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oldmansax
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« Reply #6 on: June 07, 2006, 09:10:19 AM »

While this is a novel approach, I could easily see you spending towards $5,000 on a system like this, when you could buy three roof tops (much easier to install, service and you don't sacrifice any basement storage-and can duct these also) for less than $2000-plus roof tops are proven, and your system would be completely custom-never used.  Personally, I like my three roof tops and the fact that in the 11 years they've been up there, I have done zero maintenence except for cleaning the filters periodically and replacing one exterior shroud.  All three cost $1500.  Can hardly beat that-except for them being on the roof (a bit unsightly, but practically all RV's have roof tops)  Good Luck, TomC

I agree with you concerning the rooftops, but I see others using various other systems and have been weighing the benefits and liabilities of each. One of the reasons I have not either bought or converted a bus (other than lack of time) is I have a tendency to over-think and over-engineer things. It's my ONLY vice!  Grin
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« Reply #7 on: June 07, 2006, 09:31:36 AM »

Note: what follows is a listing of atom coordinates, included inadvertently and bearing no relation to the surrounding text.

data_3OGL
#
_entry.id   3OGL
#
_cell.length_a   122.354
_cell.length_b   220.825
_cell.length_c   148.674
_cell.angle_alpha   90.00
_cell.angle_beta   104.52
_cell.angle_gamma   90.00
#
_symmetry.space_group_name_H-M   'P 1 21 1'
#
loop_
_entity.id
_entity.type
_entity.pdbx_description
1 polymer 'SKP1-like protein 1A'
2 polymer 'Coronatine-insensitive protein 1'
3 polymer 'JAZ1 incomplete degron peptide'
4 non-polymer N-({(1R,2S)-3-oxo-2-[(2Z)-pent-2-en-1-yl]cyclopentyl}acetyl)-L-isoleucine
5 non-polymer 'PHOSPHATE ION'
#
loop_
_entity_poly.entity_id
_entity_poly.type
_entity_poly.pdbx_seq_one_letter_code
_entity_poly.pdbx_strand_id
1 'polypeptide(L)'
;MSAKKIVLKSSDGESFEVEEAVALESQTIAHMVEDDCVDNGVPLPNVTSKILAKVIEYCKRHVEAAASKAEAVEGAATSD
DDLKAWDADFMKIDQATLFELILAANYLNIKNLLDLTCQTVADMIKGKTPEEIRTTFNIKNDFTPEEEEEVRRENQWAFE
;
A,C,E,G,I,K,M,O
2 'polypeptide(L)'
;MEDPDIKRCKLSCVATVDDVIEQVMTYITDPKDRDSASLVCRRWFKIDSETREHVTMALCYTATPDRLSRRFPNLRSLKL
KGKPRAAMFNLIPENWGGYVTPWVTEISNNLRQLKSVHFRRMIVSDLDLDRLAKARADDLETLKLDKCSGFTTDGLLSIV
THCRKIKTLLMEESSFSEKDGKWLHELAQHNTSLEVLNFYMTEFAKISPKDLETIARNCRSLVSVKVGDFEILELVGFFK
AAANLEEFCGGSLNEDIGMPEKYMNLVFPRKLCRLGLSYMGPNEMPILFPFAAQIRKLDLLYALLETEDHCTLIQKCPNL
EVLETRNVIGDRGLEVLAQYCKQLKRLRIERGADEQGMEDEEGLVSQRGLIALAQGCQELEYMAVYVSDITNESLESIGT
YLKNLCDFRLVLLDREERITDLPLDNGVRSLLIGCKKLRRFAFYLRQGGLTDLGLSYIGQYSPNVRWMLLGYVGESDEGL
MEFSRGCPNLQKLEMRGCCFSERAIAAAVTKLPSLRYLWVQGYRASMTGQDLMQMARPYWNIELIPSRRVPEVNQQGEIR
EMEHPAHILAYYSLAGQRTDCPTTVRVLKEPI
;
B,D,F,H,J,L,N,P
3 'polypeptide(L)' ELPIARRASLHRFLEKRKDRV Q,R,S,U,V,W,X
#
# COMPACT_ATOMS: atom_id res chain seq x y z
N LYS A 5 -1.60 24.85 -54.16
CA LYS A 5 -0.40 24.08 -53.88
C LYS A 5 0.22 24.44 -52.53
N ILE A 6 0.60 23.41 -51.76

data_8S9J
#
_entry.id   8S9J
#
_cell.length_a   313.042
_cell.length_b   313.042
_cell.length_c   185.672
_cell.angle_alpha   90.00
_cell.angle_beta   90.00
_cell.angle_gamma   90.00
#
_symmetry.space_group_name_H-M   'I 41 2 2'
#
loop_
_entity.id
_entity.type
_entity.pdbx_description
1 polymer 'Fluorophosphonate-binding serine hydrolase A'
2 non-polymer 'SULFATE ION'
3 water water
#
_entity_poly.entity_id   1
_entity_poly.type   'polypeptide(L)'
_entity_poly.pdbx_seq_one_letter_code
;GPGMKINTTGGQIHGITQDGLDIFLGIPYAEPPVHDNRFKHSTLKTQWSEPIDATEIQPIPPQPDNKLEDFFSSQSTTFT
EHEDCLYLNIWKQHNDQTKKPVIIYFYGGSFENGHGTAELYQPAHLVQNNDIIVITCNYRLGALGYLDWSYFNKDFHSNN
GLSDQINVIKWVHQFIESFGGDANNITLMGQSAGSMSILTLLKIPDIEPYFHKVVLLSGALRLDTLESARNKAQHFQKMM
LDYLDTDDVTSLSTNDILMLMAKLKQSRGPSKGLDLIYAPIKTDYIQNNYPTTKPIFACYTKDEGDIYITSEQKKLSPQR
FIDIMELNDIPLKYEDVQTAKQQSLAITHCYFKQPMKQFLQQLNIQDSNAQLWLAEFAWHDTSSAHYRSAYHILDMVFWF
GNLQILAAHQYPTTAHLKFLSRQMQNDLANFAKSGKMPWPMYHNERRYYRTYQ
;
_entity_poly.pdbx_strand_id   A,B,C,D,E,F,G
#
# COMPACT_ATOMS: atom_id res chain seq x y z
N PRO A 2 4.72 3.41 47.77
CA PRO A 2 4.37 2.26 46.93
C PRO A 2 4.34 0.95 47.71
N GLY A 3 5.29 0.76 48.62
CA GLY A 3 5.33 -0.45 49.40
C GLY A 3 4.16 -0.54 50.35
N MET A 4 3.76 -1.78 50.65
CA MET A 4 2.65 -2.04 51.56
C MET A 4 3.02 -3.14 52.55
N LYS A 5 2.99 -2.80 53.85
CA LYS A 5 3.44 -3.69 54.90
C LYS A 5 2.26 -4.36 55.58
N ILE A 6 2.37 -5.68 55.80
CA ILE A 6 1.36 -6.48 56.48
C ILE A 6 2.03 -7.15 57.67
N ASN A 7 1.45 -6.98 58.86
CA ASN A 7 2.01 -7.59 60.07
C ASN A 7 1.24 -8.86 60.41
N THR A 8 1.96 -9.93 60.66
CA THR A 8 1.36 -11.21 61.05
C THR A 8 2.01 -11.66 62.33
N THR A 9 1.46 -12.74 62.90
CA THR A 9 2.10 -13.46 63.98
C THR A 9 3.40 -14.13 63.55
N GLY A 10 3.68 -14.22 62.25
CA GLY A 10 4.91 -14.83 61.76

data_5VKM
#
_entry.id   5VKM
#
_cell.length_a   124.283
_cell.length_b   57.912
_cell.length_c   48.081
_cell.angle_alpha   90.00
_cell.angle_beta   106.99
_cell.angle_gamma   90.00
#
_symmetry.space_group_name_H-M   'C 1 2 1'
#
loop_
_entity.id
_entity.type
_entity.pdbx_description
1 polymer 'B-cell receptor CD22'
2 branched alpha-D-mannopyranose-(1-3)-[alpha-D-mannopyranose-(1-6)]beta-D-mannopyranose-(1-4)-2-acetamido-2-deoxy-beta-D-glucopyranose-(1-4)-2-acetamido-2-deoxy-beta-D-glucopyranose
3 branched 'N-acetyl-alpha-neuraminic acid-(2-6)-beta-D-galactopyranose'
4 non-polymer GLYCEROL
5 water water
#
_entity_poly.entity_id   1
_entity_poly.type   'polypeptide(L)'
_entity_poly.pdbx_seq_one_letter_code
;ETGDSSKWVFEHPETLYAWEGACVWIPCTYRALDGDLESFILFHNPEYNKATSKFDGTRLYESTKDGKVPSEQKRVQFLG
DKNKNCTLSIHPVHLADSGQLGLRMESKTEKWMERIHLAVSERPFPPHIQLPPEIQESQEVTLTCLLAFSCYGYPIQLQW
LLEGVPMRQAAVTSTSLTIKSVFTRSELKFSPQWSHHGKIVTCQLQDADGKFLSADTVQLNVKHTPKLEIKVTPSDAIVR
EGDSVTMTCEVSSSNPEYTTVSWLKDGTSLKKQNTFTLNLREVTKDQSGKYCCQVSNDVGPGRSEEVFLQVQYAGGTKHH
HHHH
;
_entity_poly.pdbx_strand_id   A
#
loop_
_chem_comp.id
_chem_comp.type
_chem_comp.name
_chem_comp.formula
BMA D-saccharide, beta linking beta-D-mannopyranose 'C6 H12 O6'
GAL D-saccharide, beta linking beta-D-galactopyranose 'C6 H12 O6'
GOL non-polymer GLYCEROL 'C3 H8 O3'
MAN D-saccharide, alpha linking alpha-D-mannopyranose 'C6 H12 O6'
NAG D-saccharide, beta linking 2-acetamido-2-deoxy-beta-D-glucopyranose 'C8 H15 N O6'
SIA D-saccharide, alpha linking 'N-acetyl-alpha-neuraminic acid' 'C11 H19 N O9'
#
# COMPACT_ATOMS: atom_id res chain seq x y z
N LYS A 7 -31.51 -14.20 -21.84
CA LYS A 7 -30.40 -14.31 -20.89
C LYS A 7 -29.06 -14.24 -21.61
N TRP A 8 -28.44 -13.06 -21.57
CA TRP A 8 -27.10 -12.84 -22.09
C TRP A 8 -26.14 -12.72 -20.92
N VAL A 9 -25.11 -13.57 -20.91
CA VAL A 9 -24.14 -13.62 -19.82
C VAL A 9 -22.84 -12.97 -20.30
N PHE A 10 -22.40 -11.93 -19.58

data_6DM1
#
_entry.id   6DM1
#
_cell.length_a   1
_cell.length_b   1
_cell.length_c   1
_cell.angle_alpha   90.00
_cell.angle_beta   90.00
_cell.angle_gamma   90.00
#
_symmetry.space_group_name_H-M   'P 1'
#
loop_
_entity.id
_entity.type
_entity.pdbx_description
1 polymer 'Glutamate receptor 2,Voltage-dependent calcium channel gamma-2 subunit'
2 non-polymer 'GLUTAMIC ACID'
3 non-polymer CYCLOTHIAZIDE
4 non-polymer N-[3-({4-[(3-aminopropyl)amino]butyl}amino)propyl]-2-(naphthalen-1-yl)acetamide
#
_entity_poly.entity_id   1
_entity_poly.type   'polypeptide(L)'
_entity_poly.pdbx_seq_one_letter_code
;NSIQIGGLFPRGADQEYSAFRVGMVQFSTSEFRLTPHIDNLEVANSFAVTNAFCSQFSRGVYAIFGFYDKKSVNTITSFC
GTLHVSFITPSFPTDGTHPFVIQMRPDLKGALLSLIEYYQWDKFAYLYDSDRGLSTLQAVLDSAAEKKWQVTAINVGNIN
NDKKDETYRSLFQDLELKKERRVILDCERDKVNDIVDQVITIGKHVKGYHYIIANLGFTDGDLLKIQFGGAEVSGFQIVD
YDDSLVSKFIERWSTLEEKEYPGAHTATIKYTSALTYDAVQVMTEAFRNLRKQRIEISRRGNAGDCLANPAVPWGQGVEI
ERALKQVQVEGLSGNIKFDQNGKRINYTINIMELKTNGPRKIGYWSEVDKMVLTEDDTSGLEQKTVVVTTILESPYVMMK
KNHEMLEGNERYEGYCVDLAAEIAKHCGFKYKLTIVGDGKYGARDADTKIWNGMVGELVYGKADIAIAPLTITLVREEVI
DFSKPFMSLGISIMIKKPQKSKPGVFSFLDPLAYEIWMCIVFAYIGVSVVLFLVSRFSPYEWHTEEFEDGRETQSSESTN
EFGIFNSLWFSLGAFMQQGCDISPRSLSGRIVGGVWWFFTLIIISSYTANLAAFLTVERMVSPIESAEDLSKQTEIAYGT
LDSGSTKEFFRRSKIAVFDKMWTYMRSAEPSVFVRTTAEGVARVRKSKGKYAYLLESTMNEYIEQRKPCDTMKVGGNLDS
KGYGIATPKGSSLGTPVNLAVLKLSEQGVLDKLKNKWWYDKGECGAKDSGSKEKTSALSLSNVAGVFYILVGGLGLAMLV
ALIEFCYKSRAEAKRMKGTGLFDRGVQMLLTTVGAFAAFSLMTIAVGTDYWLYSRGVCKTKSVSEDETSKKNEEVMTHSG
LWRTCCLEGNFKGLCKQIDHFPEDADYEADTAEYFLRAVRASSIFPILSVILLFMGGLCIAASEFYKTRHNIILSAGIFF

Oldmansax- I agree with you.  My bus project, when I first started, was the way I kept my mind busy when I was driving cross country truck.  I would drive 9 months and take the 3 winter months off (me and that white stuff that falls out of the sky and collects on the ground don't get along) to work on the bus.  Hence, while driving, I'd be designing the next few steps in the building process.  Now that it's done, and I have a "normal" stay at home job, I still design my next project in my head before I go to sleep at night.  It's the one way I can turn off the problems of everyday living in my head and think happy thoughts on my continuing bus project.  Now let's see- I have to rebuild the toilet ball valve; need to call Sierra intercoolers on the cost of my air to air cooler for my turboing project; trying to work out the routing of the new plumbing for the turbo; possibly mount a split A/C system for quiet night time use-how will it by mounted and the plumbing run; need to service the genset; etc,etc,etc....Good Luck, TomC
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« Reply #8 on: June 07, 2006, 09:37:20 AM »